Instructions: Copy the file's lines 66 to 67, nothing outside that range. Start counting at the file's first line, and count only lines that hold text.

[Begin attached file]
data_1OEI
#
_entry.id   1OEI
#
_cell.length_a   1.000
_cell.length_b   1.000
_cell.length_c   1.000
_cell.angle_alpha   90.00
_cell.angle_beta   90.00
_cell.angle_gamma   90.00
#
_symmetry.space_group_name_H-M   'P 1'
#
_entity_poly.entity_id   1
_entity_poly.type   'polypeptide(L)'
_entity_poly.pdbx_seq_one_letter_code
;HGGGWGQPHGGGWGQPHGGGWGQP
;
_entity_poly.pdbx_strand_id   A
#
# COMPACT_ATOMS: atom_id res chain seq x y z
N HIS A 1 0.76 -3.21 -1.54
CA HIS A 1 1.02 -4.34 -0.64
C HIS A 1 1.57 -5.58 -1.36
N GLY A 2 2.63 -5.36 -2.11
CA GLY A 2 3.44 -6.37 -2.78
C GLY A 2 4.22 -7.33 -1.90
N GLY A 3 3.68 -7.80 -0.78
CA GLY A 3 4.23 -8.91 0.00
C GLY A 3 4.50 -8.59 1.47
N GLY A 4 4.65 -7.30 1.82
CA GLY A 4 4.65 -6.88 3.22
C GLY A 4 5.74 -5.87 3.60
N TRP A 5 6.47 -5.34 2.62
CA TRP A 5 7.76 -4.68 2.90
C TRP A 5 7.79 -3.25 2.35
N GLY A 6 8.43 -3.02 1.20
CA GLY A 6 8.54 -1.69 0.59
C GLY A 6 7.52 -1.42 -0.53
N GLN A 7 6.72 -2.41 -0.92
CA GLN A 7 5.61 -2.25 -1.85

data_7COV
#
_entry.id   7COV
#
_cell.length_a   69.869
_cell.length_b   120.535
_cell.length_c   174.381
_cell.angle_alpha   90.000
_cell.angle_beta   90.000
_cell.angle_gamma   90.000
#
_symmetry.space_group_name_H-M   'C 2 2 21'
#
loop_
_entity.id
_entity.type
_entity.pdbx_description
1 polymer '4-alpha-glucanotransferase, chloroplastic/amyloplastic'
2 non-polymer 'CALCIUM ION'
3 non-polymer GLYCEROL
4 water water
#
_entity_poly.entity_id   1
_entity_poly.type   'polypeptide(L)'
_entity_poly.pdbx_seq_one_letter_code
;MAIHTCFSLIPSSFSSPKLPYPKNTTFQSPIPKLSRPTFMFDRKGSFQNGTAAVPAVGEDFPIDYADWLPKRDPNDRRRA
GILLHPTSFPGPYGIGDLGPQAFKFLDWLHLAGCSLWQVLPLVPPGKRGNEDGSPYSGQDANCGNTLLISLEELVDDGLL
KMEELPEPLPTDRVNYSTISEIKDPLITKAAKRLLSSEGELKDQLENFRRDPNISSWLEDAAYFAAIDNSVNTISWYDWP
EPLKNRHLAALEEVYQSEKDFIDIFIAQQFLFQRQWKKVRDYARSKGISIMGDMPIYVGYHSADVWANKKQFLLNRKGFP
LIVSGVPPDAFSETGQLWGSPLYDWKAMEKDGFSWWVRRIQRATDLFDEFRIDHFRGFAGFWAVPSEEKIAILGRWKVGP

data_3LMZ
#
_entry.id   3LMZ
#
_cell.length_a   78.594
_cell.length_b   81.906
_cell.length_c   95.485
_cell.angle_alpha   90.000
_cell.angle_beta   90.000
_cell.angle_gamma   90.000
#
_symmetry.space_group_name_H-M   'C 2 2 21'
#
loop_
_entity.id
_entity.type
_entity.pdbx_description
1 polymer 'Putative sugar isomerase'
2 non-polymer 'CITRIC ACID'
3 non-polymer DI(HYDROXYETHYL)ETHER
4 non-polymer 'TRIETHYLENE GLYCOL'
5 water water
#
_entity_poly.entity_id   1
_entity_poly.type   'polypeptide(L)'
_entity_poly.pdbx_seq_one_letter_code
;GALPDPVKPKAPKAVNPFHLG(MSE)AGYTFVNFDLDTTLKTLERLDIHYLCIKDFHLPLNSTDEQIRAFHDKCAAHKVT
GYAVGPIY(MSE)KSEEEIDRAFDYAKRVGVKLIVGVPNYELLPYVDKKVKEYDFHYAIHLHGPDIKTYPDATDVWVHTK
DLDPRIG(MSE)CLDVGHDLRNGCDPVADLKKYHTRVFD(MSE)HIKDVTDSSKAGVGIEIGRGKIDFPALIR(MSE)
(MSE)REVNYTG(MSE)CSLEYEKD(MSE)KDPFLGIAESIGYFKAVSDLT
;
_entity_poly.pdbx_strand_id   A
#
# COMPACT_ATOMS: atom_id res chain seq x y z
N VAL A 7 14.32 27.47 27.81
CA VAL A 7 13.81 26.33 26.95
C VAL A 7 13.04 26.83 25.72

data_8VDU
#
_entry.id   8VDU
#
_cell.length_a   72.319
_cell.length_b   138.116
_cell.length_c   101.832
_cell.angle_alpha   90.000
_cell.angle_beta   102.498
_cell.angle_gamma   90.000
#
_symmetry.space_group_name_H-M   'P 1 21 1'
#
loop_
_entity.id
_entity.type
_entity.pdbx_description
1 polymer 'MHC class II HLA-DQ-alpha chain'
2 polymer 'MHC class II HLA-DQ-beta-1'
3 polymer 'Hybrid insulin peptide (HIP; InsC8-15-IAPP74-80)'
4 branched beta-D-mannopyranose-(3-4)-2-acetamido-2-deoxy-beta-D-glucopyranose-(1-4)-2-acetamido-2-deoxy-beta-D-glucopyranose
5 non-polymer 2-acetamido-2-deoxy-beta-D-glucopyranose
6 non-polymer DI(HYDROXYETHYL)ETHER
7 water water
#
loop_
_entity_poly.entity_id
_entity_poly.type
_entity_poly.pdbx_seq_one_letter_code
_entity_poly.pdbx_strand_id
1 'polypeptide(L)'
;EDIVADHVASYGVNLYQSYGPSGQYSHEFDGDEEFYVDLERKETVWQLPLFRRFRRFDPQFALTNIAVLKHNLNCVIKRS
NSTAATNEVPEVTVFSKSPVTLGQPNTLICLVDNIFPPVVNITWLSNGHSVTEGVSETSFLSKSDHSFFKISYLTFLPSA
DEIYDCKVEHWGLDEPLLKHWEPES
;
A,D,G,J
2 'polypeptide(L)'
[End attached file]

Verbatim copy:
_entity_poly.pdbx_seq_one_letter_code
;MAIHTCFSLIPSSFSSPKLPYPKNTTFQSPIPKLSRPTFMFDRKGSFQNGTAAVPAVGEDFPIDYADWLPKRDPNDRRRA